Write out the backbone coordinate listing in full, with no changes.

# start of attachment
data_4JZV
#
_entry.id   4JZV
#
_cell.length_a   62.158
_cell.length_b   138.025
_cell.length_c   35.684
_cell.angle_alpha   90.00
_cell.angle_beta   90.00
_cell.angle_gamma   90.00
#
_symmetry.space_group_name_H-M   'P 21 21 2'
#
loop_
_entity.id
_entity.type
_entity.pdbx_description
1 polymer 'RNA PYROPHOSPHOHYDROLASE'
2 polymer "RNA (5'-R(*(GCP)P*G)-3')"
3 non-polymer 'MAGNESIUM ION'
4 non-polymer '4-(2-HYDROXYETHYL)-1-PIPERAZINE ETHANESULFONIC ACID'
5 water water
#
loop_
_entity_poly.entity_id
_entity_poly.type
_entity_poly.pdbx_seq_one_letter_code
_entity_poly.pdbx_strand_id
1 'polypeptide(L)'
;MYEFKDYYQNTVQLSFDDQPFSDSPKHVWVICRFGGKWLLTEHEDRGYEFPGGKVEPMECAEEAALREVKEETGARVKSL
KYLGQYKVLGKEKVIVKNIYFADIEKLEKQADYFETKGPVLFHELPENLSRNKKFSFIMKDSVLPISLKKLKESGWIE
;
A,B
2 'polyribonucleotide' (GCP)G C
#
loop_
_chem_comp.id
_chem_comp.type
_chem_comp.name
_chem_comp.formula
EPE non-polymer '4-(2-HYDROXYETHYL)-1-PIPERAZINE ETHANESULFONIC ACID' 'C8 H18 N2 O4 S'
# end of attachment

data_4JZV
#
_entry.id   4JZV
#
_cell.length_a   62.158
_cell.length_b   138.025
_cell.length_c   35.684
_cell.angle_alpha   90.00
_cell.angle_beta   90.00
_cell.angle_gamma   90.00
#
_symmetry.space_group_name_H-M   'P 21 21 2'
#
loop_
_entity.id
_entity.type
_entity.pdbx_description
1 polymer 'RNA PYROPHOSPHOHYDROLASE'
2 polymer "RNA (5'-R(*(GCP)P*G)-3')"
3 non-polymer 'MAGNESIUM ION'
4 non-polymer '4-(2-HYDROXYETHYL)-1-PIPERAZINE ETHANESULFONIC ACID'
5 water water
#
loop_
_entity_poly.entity_id
_entity_poly.type
_entity_poly.pdbx_seq_one_letter_code
_entity_poly.pdbx_strand_id
1 'polypeptide(L)'
;MYEFKDYYQNTVQLSFDDQPFSDSPKHVWVICRFGGKWLLTEHEDRGYEFPGGKVEPMECAEEAALREVKEETGARVKSL
KYLGQYKVLGKEKVIVKNIYFADIEKLEKQADYFETKGPVLFHELPENLSRNKKFSFIMKDSVLPISLKKLKESGWIE
;
A,B
2 'polyribonucleotide' (GCP)G C
#
loop_
_chem_comp.id
_chem_comp.type
_chem_comp.name
_chem_comp.formula
EPE non-polymer '4-(2-HYDROXYETHYL)-1-PIPERAZINE ETHANESULFONIC ACID' 'C8 H18 N2 O4 S'